A tiered model of substance use severity and life complexity : potential for application to needs-based planning

BARKER, S. Fiona, BEST, David, MANNING, Victoria, SAVIC, Michael, LUBMAN, Dan I. and RUSH, Brian (2016). A tiered model of substance use severity and life complexity : potential for application to needs-based planning. Substance Abuse, 1-8. (In Press)

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Official URL: http://www.tandfonline.com/doi/abs/10.1080/0889707...
Link to published version:: 10.1080/08897077.2016.1143907

Abstract

Background: In order to improve long-term outcomes for individuals with substance use problems, one approach is to adopt a system planning model that considers both addiction severity and life complexities. The tiered approach has been developed and tested to describe systems-level need based on levels of risk and problem severity. Methods: An existing tiered model was modified to accommodate Australian data, incorporating substance use severity and life complexity. The hypothesis was that tiers would reflect differences in well-being amongst help seekers such that an increase in tier would be associated with a reduction in well-being, suggesting the need for more intensive (and integrated) interventions. The model was tested using 2 data sets of screening data, collected from face-to-face alcohol and other drug (AOD) service (n = 430) and online help (n = 309) seekers, drawn from a larger sample of 2,766 screens. The screen included demographic information and substance use, mental health, and quality of life measures. Results: There was a significant relationship between well-being and tier ranking, suggesting that the model adequately captured elements of severity and complexity that impact on well-being. There were notable differences between the help-seeking populations with a higher proportion of online respondents allocated to lower tiers and more face-to-face respondents allocated to higher tiers. However, there was an overlap in these populations, with more than half of online respondents classified as higher tiers and one fifth of face-to-face respondents classified as lower tiers. This suggests that the model can be used both to assess unmet need in out-of-treatment groups and demand in the absence of dependence in a subpopulation of the face-to-face treatment population. Conclusions: The tiered model provides a method to understand levels of AOD treatment need and, as part of needs-based planning, may be used to optimize treatment responses and resourcing.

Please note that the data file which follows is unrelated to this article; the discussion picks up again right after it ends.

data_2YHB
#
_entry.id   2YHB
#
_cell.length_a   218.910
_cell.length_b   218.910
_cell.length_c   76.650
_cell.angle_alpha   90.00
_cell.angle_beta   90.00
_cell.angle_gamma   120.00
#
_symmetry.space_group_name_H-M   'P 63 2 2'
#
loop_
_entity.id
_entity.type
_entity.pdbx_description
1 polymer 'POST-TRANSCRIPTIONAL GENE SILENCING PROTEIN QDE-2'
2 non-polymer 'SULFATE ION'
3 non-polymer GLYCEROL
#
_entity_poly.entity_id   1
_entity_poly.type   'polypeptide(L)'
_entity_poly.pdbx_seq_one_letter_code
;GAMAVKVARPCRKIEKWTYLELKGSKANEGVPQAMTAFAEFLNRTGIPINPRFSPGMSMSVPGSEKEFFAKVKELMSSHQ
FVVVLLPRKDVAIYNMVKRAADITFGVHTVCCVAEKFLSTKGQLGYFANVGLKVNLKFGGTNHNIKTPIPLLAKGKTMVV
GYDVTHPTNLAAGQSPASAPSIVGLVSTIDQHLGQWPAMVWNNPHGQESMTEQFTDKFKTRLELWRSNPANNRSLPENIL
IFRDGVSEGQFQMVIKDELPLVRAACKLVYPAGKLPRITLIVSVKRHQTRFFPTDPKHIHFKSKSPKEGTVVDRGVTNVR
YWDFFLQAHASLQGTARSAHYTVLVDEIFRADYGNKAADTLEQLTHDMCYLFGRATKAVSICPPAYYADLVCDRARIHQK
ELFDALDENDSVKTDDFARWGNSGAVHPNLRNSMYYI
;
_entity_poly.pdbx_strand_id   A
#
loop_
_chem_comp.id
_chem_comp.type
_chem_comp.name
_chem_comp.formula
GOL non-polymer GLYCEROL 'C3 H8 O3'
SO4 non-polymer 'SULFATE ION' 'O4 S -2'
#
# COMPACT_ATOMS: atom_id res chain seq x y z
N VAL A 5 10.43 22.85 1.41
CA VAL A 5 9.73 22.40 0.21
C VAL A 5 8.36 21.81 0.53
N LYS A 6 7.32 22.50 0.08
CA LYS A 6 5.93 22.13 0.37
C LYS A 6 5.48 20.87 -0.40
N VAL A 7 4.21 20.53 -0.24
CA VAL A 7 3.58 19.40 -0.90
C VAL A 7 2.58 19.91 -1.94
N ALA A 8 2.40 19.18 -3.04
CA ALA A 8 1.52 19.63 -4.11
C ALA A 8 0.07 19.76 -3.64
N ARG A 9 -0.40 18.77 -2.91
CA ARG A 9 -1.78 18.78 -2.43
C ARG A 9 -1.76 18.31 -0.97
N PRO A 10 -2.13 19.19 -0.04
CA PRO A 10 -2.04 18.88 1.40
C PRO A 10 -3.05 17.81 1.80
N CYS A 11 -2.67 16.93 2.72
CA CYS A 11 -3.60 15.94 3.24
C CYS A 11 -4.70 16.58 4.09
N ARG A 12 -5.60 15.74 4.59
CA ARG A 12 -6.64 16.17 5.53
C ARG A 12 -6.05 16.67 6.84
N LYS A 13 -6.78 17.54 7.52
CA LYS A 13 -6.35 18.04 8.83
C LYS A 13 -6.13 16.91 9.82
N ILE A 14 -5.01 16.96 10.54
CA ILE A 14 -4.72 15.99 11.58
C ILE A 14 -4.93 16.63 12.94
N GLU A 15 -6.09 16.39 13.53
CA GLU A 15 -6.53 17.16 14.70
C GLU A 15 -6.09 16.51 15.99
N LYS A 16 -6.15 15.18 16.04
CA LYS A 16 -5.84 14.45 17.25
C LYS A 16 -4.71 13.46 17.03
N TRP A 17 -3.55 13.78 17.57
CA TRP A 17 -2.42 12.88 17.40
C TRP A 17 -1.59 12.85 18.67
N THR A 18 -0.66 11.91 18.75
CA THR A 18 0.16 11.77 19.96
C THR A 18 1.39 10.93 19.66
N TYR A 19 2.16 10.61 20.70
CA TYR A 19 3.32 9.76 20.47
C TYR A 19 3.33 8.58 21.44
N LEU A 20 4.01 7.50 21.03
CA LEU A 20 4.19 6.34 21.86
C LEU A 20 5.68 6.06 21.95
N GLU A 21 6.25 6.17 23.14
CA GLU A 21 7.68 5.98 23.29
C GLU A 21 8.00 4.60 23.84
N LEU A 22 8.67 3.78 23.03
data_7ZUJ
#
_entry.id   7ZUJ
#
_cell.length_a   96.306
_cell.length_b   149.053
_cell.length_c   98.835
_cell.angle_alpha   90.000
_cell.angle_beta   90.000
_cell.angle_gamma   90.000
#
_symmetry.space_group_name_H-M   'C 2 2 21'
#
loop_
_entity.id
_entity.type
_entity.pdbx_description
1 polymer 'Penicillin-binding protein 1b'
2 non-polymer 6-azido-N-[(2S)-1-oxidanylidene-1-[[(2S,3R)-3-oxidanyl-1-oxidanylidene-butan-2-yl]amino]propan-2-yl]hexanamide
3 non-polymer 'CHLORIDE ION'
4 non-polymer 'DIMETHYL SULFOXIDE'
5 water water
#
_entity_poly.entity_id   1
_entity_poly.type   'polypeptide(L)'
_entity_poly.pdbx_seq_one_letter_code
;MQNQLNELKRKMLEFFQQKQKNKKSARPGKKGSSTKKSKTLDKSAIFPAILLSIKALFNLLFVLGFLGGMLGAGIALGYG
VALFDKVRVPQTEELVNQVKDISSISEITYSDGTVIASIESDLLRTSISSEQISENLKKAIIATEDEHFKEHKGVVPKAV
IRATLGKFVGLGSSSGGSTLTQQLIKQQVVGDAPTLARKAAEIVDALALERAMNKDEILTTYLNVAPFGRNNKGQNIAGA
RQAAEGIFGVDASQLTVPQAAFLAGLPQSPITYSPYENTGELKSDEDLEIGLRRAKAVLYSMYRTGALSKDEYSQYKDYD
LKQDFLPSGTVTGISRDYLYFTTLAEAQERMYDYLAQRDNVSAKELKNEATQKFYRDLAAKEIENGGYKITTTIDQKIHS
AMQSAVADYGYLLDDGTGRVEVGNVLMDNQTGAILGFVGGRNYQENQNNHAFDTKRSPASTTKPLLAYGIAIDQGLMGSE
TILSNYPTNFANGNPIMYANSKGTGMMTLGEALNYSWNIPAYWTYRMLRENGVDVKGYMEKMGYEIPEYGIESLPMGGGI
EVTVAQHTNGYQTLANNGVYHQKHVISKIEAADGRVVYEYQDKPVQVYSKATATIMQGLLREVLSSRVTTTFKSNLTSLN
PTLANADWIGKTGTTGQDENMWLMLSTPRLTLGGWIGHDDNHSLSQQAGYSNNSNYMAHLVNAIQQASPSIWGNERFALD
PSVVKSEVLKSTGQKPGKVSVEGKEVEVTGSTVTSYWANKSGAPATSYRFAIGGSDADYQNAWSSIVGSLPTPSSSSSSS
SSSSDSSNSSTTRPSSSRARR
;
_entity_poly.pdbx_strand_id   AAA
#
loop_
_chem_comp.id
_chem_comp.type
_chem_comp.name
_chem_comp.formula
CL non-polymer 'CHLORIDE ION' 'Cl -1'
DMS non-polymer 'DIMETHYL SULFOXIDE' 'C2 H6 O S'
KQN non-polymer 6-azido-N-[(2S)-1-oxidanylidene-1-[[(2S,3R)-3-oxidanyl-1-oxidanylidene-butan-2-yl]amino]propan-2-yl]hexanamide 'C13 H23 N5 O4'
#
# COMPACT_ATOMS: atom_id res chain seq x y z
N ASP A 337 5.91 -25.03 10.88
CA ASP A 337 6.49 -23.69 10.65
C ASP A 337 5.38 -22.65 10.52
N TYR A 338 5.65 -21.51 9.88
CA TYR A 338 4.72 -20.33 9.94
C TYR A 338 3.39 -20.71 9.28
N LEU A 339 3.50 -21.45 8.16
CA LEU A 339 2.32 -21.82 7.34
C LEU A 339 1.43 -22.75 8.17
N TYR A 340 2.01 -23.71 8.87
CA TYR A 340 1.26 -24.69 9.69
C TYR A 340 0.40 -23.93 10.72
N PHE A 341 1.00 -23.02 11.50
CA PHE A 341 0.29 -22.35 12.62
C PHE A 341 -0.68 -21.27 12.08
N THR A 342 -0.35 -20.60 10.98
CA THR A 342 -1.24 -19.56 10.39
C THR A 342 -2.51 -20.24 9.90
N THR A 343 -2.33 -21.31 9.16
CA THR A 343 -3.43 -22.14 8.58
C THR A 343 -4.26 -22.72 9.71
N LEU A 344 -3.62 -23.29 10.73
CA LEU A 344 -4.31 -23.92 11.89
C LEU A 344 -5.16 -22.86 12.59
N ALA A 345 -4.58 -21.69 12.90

Item Type: Article
Research Institute, Centre or Group: Law and Criminology Research Group
Identification Number: 10.1080/08897077.2016.1143907
Depositing User: Carmel House
Date Deposited: 05 Sep 2016 12:48
Last Modified: 10 Dec 2016 08:09
URI: http://shura.shu.ac.uk/id/eprint/13339

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